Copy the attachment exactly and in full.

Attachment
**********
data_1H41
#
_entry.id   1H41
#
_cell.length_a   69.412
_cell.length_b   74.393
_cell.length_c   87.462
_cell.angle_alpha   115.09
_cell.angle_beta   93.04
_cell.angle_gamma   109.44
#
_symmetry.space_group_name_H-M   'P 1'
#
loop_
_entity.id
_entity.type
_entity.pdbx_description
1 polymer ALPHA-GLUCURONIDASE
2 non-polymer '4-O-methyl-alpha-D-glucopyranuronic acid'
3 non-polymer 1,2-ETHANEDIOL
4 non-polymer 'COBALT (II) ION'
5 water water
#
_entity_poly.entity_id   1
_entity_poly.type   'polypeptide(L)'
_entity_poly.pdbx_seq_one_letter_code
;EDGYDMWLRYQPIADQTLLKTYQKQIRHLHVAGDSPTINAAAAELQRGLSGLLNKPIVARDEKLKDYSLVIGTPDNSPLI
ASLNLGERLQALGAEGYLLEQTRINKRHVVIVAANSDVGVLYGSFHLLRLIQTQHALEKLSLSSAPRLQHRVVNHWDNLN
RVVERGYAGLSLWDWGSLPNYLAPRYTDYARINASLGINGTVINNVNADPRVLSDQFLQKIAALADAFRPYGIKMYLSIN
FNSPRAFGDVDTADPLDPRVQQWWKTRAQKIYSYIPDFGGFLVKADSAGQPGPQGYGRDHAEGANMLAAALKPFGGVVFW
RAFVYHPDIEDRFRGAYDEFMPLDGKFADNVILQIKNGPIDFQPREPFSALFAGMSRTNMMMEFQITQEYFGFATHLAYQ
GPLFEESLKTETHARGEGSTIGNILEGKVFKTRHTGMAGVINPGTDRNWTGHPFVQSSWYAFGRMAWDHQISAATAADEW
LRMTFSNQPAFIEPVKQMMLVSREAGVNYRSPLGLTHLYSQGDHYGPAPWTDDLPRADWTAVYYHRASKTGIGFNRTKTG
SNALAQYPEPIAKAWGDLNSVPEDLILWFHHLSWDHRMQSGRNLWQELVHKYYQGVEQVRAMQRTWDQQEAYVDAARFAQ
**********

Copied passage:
data_1H41
#
_entry.id   1H41
#
_cell.length_a   69.412
_cell.length_b   74.393
_cell.length_c   87.462
_cell.angle_alpha   115.09
_cell.angle_beta   93.04
_cell.angle_gamma   109.44
#
_symmetry.space_group_name_H-M   'P 1'
#
loop_
_entity.id
_entity.type
_entity.pdbx_description
1 polymer ALPHA-GLUCURONIDASE
2 non-polymer '4-O-methyl-alpha-D-glucopyranuronic acid'
3 non-polymer 1,2-ETHANEDIOL
4 non-polymer 'COBALT (II) ION'
5 water water
#
_entity_poly.entity_id   1
_entity_poly.type   'polypeptide(L)'
_entity_poly.pdbx_seq_one_letter_code
;EDGYDMWLRYQPIADQTLLKTYQKQIRHLHVAGDSPTINAAAAELQRGLSGLLNKPIVARDEKLKDYSLVIGTPDNSPLI
ASLNLGERLQALGAEGYLLEQTRINKRHVVIVAANSDVGVLYGSFHLLRLIQTQHALEKLSLSSAPRLQHRVVNHWDNLN
RVVERGYAGLSLWDWGSLPNYLAPRYTDYARINASLGINGTVINNVNADPRVLSDQFLQKIAALADAFRPYGIKMYLSIN
FNSPRAFGDVDTADPLDPRVQQWWKTRAQKIYSYIPDFGGFLVKADSAGQPGPQGYGRDHAEGANMLAAALKPFGGVVFW
RAFVYHPDIEDRFRGAYDEFMPLDGKFADNVILQIKNGPIDFQPREPFSALFAGMSRTNMMMEFQITQEYFGFATHLAYQ
GPLFEESLKTETHARGEGSTIGNILEGKVFKTRHTGMAGVINPGTDRNWTGHPFVQSSWYAFGRMAWDHQISAATAADEW
LRMTFSNQPAFIEPVKQMMLVSREAGVNYRSPLGLTHLYSQGDHYGPAPWTDDLPRADWTAVYYHRASKTGIGFNRTKTG
SNALAQYPEPIAKAWGDLNSVPEDLILWFHHLSWDHRMQSGRNLWQELVHKYYQGVEQVRAMQRTWDQQEAYVDAARFAQ